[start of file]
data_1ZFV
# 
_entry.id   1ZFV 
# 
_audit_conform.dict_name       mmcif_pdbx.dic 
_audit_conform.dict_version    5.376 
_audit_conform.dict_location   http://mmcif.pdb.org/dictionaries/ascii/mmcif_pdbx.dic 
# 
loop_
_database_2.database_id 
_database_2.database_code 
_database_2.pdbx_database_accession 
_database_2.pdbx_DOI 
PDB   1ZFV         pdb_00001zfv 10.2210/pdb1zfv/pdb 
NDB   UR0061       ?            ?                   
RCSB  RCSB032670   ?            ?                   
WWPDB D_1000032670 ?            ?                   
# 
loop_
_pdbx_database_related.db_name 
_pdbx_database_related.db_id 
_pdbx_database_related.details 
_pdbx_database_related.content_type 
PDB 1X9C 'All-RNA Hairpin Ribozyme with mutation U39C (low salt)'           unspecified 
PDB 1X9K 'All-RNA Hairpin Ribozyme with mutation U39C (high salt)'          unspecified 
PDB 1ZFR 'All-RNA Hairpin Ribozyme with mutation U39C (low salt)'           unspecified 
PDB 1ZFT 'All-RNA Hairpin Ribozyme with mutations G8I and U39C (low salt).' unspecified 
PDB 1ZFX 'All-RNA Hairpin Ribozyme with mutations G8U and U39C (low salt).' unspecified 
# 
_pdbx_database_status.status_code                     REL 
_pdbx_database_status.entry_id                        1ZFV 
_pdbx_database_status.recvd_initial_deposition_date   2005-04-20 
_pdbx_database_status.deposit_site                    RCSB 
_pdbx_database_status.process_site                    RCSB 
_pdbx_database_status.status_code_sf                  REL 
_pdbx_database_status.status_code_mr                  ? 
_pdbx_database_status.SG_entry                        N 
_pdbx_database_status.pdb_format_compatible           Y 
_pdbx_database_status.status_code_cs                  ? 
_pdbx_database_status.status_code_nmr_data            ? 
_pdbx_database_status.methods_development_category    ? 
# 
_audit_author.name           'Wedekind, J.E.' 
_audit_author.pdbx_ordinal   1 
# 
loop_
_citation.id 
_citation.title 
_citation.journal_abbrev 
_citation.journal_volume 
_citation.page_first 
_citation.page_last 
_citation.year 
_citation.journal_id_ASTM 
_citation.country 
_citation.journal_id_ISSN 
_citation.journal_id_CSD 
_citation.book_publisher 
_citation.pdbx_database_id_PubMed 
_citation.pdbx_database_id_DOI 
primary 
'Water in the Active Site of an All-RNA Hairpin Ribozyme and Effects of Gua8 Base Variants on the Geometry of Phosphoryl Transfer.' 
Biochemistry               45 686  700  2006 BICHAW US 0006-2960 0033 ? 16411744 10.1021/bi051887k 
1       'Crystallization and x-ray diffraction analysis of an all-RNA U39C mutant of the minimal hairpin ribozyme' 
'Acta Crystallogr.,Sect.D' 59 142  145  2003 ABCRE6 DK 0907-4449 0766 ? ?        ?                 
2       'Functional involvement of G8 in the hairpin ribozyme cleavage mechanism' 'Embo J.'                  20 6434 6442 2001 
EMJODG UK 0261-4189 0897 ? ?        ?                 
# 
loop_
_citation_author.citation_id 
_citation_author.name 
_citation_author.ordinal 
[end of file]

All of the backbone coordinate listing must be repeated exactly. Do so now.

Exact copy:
data_1ZFV
# 
_entry.id   1ZFV 
# 
_audit_conform.dict_name       mmcif_pdbx.dic 
_audit_conform.dict_version    5.376 
_audit_conform.dict_location   http://mmcif.pdb.org/dictionaries/ascii/mmcif_pdbx.dic 
# 
loop_
_database_2.database_id 
_database_2.database_code 
_database_2.pdbx_database_accession 
_database_2.pdbx_DOI 
PDB   1ZFV         pdb_00001zfv 10.2210/pdb1zfv/pdb 
NDB   UR0061       ?            ?                   
RCSB  RCSB032670   ?            ?                   
WWPDB D_1000032670 ?            ?                   
# 
loop_
_pdbx_database_related.db_name 
_pdbx_database_related.db_id 
_pdbx_database_related.details 
_pdbx_database_related.content_type 
PDB 1X9C 'All-RNA Hairpin Ribozyme with mutation U39C (low salt)'           unspecified 
PDB 1X9K 'All-RNA Hairpin Ribozyme with mutation U39C (high salt)'          unspecified 
PDB 1ZFR 'All-RNA Hairpin Ribozyme with mutation U39C (low salt)'           unspecified 
PDB 1ZFT 'All-RNA Hairpin Ribozyme with mutations G8I and U39C (low salt).' unspecified 
PDB 1ZFX 'All-RNA Hairpin Ribozyme with mutations G8U and U39C (low salt).' unspecified 
# 
_pdbx_database_status.status_code                     REL 
_pdbx_database_status.entry_id                        1ZFV 
_pdbx_database_status.recvd_initial_deposition_date   2005-04-20 
_pdbx_database_status.deposit_site                    RCSB 
_pdbx_database_status.process_site                    RCSB 
_pdbx_database_status.status_code_sf                  REL 
_pdbx_database_status.status_code_mr                  ? 
_pdbx_database_status.SG_entry                        N 
_pdbx_database_status.pdb_format_compatible           Y 
_pdbx_database_status.status_code_cs                  ? 
_pdbx_database_status.status_code_nmr_data            ? 
_pdbx_database_status.methods_development_category    ? 
# 
_audit_author.name           'Wedekind, J.E.' 
_audit_author.pdbx_ordinal   1 
# 
loop_
_citation.id 
_citation.title 
_citation.journal_abbrev 
_citation.journal_volume 
_citation.page_first 
_citation.page_last 
_citation.year 
_citation.journal_id_ASTM 
_citation.country 
_citation.journal_id_ISSN 
_citation.journal_id_CSD 
_citation.book_publisher 
_citation.pdbx_database_id_PubMed 
_citation.pdbx_database_id_DOI 
primary 
'Water in the Active Site of an All-RNA Hairpin Ribozyme and Effects of Gua8 Base Variants on the Geometry of Phosphoryl Transfer.' 
Biochemistry               45 686  700  2006 BICHAW US 0006-2960 0033 ? 16411744 10.1021/bi051887k 
1       'Crystallization and x-ray diffraction analysis of an all-RNA U39C mutant of the minimal hairpin ribozyme' 
'Acta Crystallogr.,Sect.D' 59 142  145  2003 ABCRE6 DK 0907-4449 0766 ? ?        ?                 
2       'Functional involvement of G8 in the hairpin ribozyme cleavage mechanism' 'Embo J.'                  20 6434 6442 2001 
EMJODG UK 0261-4189 0897 ? ?        ?                 
# 
loop_
_citation_author.citation_id 
_citation_author.name 
_citation_author.ordinal 